One Tube Down & Other Notes

Zoe is down to her central line only now, down from a peak of 4 tubes to manage attached to her at all times. Her oxygen and heart rate monitor came off today, she’s been off oxygen for a couple days and is finally holding steady right where she should be. I’m sure she must feel better and we’re certainly glad she’s getting that much closer to normal.

Dr. B’s visit brought news that her IL-2 level is at 11,000, where normal is 3,000. This is not necessarily bad news, just the first level we’ve received news of so we have something to base progress off of. This along with Ferritin will offer us a way to track disease activity without a bone marrow biopsy.

We discussed our next steps, and Dr. B feels that it is in the realm of possibility that Zoe will be able to go home the end of next week or the following week. We have to reduce her steroid dosage gradually and make sure she holds up without it, and obviously ensure other symptoms do not reemerge in the meantime. If we are able to take her home, she’ll still be coming in regularly for her Etoposide regimen and we’ll be administering her other 2 chemotherapy medications at home, but at least she’ll be out of the hospital. Progress is progress.

Zoe has also gone down slightly in weight, 13.8lbs down from 14.11 the day before, which I take as a positive sign. We attribute it to coming off the iv fluids, which she had been on at the same time she was breastfeeding. For a while there I thought we were going to need the Willy Wonka juicing machine.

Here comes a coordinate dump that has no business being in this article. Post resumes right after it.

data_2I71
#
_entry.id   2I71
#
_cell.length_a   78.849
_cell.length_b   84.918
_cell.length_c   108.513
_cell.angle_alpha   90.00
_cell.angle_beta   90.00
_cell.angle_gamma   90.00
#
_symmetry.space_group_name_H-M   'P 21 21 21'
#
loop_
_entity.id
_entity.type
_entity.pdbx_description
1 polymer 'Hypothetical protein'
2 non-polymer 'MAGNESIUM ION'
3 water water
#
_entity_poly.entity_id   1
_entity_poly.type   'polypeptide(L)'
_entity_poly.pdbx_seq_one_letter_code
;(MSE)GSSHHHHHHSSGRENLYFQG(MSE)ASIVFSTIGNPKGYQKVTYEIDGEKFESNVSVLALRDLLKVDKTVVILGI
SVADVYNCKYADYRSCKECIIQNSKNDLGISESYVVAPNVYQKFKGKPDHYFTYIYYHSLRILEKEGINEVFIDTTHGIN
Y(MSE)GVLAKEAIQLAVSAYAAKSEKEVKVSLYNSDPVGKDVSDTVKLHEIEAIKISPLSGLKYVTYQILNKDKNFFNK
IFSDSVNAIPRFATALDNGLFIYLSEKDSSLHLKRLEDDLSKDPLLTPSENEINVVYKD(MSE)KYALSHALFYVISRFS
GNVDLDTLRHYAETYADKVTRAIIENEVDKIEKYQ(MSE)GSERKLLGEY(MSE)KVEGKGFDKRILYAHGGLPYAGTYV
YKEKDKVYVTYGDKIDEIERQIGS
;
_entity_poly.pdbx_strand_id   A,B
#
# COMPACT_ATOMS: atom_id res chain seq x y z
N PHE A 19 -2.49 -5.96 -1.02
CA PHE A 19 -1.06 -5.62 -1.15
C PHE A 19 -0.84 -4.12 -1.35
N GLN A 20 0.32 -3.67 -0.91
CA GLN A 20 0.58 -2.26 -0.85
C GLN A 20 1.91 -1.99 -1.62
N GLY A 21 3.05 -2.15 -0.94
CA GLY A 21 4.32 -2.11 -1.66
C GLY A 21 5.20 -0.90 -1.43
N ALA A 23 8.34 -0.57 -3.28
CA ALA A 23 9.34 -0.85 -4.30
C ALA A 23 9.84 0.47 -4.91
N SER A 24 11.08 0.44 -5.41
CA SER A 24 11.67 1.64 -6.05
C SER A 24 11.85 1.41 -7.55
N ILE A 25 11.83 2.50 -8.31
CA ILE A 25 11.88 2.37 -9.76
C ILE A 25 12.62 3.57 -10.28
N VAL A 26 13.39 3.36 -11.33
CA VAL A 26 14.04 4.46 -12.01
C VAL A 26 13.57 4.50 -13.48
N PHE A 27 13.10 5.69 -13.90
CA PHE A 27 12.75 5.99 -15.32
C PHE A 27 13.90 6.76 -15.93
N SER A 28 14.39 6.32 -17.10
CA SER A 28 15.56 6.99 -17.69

4 thoughts on “One Tube Down & Other Notes

  1. Michelle,

    Sending to each of you ongoing heart-ful energies for wisdom, strength, health and peace. Hugs and love to you, Cindy

  2. Things seem to be getting some better everyday, that’s encouraging. Great new about coming home, know she is probably getting tired of the hospital. The weight loss is probably normal without of all of those IV’s in she is not getting so many liquids. It sounds like the people at Duke are not only experienced in these procedures, but very competent to perform them.

  3. I am glad to read that a lot of Zoe’s tubes are gone. There is so much information you have to process which I am sure is not easy to understand.

    Once Zoe can go home I am assuming she will have to be kind of isolated to prevent her being exposed to infections?

    I hope you continue to get good news and am praying that Zoe improves with each day that passes!

    Love,

    Gail

  4. My apologies those of you whose comments didn’t show up today and yesterday, the spam filter got a little overzealous.

    Thank you all for your support and remarks, we’ve been really touched by it all.

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